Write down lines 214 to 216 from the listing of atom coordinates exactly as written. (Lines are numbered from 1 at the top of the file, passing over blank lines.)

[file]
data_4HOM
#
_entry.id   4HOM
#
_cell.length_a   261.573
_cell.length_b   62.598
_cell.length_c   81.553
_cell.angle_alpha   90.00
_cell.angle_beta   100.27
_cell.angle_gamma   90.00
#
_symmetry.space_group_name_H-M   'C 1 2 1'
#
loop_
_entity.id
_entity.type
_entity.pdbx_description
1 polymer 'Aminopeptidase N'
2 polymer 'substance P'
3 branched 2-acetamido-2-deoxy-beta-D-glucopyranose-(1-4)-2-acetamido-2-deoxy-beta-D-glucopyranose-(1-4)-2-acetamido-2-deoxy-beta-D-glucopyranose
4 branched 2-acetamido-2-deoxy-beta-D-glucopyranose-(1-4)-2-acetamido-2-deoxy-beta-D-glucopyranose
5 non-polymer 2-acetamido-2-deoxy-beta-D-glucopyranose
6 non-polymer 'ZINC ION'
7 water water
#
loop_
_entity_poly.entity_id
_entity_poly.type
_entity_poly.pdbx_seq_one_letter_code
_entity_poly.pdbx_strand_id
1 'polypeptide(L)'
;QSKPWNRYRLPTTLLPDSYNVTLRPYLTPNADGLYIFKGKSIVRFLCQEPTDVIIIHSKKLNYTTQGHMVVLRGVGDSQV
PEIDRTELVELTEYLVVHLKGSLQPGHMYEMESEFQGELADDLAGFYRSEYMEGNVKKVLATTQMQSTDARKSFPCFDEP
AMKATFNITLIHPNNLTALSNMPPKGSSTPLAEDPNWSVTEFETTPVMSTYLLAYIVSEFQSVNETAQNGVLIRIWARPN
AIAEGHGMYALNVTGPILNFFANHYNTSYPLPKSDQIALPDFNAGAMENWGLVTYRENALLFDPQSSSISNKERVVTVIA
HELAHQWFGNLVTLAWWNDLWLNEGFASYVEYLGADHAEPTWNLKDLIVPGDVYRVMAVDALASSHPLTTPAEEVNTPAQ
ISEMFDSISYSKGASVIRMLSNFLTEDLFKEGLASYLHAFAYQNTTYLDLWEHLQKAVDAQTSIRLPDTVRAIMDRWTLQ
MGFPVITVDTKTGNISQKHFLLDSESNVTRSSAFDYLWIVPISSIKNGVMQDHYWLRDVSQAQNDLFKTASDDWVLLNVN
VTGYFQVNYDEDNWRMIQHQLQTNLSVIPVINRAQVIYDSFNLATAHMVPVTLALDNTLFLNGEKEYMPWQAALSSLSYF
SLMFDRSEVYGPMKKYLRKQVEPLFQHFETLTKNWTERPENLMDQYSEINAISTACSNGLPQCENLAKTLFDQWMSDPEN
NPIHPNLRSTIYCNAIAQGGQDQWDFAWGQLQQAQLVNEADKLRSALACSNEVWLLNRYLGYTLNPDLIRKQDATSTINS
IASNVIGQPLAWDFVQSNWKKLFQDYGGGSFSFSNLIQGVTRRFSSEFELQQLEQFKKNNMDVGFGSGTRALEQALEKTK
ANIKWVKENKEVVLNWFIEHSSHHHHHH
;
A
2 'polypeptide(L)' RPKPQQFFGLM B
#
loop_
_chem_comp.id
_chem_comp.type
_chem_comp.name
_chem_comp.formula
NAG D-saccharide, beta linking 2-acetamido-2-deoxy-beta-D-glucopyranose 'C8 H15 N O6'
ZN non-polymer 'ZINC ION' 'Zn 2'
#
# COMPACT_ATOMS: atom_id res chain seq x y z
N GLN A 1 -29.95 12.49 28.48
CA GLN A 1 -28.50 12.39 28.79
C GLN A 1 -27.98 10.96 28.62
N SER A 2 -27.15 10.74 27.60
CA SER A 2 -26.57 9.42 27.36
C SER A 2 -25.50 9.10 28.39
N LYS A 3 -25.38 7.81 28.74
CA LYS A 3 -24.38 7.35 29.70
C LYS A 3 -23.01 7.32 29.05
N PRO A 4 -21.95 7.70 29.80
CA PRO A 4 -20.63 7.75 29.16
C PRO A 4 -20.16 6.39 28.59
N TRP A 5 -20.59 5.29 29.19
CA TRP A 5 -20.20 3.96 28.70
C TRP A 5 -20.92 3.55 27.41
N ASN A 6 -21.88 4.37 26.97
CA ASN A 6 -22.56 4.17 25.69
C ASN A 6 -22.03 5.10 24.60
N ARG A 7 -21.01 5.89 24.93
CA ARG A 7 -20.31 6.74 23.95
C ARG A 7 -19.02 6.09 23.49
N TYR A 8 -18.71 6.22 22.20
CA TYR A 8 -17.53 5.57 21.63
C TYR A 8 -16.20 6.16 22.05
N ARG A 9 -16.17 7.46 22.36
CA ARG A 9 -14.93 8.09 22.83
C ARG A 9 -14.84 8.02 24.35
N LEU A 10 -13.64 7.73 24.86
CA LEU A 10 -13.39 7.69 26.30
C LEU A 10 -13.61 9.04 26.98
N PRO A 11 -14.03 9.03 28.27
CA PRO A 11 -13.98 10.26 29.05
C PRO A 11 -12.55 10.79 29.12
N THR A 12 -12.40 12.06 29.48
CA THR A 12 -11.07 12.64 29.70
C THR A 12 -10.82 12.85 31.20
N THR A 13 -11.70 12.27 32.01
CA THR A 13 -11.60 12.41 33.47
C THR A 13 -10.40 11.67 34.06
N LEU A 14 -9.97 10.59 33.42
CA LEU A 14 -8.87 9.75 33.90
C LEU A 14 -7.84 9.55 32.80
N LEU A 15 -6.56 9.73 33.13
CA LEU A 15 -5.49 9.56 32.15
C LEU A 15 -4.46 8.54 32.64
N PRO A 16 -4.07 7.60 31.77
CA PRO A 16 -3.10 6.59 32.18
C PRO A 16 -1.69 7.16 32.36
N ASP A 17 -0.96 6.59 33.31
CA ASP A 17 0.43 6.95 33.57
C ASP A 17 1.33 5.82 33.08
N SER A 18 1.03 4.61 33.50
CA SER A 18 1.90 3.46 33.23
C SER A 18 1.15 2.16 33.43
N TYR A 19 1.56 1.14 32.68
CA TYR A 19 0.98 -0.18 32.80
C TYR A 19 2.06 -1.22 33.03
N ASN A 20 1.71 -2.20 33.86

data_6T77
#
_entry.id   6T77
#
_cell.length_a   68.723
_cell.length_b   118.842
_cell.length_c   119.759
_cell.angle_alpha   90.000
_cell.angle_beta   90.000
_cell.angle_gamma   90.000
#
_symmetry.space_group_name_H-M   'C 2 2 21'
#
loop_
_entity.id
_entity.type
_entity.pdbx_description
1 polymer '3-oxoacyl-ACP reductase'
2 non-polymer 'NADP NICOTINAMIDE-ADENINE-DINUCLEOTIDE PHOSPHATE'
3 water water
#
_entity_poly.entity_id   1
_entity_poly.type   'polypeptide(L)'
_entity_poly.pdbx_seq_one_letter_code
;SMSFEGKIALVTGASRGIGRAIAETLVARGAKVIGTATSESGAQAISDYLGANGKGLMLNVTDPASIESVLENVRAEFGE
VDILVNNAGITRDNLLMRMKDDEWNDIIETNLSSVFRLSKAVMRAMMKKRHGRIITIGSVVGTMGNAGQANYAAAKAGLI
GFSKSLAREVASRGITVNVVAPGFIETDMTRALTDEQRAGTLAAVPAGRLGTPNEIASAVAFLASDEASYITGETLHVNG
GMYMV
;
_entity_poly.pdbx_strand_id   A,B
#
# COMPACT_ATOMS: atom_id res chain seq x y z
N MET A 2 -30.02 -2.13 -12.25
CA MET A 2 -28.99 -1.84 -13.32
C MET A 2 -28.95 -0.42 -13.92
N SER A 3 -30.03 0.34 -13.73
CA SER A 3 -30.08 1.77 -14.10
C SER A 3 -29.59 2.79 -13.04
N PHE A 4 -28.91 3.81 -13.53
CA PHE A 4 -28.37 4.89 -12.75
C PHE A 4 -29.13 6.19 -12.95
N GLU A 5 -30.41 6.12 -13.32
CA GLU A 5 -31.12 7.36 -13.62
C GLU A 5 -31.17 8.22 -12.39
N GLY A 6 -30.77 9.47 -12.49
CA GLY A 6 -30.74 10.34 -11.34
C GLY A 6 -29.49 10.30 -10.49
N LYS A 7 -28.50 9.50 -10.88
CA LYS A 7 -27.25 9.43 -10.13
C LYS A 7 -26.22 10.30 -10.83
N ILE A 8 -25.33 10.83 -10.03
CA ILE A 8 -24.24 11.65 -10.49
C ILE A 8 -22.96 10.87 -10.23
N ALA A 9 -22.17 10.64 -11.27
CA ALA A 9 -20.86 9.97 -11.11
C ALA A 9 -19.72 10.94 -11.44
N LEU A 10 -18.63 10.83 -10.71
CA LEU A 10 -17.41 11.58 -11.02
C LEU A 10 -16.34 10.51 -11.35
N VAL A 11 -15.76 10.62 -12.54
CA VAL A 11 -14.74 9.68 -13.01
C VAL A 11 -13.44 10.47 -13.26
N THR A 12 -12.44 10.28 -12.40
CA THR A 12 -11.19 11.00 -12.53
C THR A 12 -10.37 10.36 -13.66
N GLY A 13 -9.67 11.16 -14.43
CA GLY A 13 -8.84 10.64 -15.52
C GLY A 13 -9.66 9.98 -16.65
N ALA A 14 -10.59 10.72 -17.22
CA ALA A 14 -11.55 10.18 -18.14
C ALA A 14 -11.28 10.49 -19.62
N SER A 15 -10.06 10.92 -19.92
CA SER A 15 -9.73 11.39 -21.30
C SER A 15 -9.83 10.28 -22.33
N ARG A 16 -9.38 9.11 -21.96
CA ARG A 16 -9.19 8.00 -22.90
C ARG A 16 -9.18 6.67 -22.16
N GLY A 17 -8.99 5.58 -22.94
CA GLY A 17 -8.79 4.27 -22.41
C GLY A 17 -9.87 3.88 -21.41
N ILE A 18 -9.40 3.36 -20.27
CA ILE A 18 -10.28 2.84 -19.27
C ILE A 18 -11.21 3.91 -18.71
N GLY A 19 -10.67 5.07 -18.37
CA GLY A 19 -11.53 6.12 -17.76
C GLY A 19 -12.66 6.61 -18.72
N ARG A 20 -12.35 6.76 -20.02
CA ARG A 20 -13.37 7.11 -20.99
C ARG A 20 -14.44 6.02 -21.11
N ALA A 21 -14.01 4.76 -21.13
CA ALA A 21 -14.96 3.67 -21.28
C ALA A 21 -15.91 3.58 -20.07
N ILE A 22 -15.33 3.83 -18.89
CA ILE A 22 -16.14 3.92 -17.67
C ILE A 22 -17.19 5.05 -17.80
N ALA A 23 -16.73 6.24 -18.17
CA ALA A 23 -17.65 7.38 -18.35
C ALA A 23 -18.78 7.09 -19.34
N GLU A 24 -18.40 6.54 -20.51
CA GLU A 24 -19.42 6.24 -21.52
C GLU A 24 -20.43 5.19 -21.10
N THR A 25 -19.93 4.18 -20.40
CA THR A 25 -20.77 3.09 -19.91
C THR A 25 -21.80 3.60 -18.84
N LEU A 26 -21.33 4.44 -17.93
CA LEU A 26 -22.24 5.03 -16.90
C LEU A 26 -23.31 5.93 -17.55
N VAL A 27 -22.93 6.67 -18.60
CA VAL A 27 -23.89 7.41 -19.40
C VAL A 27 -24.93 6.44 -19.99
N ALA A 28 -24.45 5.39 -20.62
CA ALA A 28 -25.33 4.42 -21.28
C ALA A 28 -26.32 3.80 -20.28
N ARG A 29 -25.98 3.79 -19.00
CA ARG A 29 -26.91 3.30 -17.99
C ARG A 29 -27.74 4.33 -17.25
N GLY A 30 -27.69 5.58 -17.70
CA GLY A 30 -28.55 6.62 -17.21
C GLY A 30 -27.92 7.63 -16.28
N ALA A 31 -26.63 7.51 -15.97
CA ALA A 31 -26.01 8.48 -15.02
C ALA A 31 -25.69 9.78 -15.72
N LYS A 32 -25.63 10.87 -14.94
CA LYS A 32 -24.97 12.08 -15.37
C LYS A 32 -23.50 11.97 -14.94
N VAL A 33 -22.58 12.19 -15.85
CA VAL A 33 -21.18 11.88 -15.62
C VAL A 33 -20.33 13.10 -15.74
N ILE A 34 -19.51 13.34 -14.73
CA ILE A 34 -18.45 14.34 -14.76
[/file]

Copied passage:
CA GLU A 24 -19.42 6.24 -21.52
C GLU A 24 -20.43 5.19 -21.10
N THR A 25 -19.93 4.18 -20.40